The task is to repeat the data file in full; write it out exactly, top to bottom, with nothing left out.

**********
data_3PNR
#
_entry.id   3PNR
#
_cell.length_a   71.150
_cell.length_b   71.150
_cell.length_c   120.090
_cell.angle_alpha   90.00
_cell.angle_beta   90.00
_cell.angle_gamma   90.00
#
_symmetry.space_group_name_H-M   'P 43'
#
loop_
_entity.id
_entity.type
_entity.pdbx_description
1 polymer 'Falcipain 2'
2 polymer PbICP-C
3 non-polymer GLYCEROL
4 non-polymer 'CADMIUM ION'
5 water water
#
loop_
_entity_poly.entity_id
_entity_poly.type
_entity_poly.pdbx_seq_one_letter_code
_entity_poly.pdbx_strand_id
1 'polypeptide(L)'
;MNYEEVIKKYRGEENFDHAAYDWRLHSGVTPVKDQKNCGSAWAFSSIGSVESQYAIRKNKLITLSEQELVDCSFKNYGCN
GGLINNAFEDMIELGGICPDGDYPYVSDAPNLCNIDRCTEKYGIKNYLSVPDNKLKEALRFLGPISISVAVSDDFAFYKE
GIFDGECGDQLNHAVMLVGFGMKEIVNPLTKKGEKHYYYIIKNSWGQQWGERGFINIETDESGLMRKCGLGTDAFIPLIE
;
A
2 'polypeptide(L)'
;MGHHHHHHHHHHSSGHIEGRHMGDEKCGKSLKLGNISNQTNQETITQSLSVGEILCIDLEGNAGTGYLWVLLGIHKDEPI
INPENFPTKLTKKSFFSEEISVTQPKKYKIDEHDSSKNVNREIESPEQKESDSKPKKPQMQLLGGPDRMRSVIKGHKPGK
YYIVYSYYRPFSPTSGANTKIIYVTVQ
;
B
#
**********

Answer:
data_3PNR
#
_entry.id   3PNR
#
_cell.length_a   71.150
_cell.length_b   71.150
_cell.length_c   120.090
_cell.angle_alpha   90.00
_cell.angle_beta   90.00
_cell.angle_gamma   90.00
#
_symmetry.space_group_name_H-M   'P 43'
#
loop_
_entity.id
_entity.type
_entity.pdbx_description
1 polymer 'Falcipain 2'
2 polymer PbICP-C
3 non-polymer GLYCEROL
4 non-polymer 'CADMIUM ION'
5 water water
#
loop_
_entity_poly.entity_id
_entity_poly.type
_entity_poly.pdbx_seq_one_letter_code
_entity_poly.pdbx_strand_id
1 'polypeptide(L)'
;MNYEEVIKKYRGEENFDHAAYDWRLHSGVTPVKDQKNCGSAWAFSSIGSVESQYAIRKNKLITLSEQELVDCSFKNYGCN
GGLINNAFEDMIELGGICPDGDYPYVSDAPNLCNIDRCTEKYGIKNYLSVPDNKLKEALRFLGPISISVAVSDDFAFYKE
GIFDGECGDQLNHAVMLVGFGMKEIVNPLTKKGEKHYYYIIKNSWGQQWGERGFINIETDESGLMRKCGLGTDAFIPLIE
;
A
2 'polypeptide(L)'
;MGHHHHHHHHHHSSGHIEGRHMGDEKCGKSLKLGNISNQTNQETITQSLSVGEILCIDLEGNAGTGYLWVLLGIHKDEPI
INPENFPTKLTKKSFFSEEISVTQPKKYKIDEHDSSKNVNREIESPEQKESDSKPKKPQMQLLGGPDRMRSVIKGHKPGK
YYIVYSYYRPFSPTSGANTKIIYVTVQ
;
B
#